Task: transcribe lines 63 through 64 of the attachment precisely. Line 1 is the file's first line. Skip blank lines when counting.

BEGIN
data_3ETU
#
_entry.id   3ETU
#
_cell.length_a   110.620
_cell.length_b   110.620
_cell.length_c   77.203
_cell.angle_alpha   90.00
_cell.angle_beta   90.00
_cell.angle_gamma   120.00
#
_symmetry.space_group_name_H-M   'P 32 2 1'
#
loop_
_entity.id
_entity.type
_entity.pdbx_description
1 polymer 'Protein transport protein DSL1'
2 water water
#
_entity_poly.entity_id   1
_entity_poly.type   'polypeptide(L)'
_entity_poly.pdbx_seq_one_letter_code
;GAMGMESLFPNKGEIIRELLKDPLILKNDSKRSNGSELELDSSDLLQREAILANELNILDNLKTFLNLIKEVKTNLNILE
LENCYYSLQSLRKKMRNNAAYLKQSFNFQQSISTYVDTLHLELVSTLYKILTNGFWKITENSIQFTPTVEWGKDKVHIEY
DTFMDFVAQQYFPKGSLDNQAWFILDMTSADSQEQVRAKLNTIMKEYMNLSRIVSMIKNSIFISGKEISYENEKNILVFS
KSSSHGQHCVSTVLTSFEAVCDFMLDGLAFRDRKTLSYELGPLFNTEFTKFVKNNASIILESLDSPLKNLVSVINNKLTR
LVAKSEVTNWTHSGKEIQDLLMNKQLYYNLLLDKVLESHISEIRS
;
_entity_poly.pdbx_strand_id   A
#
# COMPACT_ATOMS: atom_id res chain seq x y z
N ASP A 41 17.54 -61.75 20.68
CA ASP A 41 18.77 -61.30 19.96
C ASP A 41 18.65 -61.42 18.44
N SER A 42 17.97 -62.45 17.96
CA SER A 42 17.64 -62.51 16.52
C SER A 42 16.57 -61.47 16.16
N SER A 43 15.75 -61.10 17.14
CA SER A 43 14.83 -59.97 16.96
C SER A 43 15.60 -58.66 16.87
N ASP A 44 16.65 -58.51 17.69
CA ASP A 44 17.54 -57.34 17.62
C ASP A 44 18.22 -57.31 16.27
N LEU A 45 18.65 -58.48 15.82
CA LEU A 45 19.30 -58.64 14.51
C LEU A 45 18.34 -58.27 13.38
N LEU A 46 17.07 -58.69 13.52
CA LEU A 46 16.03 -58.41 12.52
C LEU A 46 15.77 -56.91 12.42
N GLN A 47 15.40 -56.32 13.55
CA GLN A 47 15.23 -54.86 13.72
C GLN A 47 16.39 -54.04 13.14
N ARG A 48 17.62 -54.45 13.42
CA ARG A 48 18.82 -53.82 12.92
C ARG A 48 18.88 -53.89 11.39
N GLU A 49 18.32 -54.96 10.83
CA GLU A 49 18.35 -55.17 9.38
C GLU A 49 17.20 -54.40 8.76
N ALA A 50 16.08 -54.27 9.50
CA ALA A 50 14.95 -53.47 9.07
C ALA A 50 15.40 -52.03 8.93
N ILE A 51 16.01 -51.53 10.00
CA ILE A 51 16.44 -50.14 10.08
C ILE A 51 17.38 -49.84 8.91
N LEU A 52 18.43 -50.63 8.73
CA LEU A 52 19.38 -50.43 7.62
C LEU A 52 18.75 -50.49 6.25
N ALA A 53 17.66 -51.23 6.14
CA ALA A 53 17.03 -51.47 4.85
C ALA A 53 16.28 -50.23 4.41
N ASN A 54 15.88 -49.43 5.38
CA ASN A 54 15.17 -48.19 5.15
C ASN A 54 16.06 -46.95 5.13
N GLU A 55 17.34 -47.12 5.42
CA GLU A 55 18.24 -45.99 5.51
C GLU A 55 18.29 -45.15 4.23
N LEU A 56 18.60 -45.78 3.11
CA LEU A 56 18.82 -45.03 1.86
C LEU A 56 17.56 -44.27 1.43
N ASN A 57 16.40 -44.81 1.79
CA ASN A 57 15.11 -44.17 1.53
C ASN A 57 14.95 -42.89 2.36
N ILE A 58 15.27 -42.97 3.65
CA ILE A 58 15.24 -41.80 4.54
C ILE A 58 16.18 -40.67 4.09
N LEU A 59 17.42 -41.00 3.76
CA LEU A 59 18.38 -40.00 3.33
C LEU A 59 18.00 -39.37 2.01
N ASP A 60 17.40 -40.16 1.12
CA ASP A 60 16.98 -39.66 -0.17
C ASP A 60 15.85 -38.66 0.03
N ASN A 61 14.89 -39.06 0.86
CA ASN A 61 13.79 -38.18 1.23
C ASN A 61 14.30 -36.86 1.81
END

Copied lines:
N ILE A 51 16.01 -51.53 10.00
CA ILE A 51 16.44 -50.14 10.08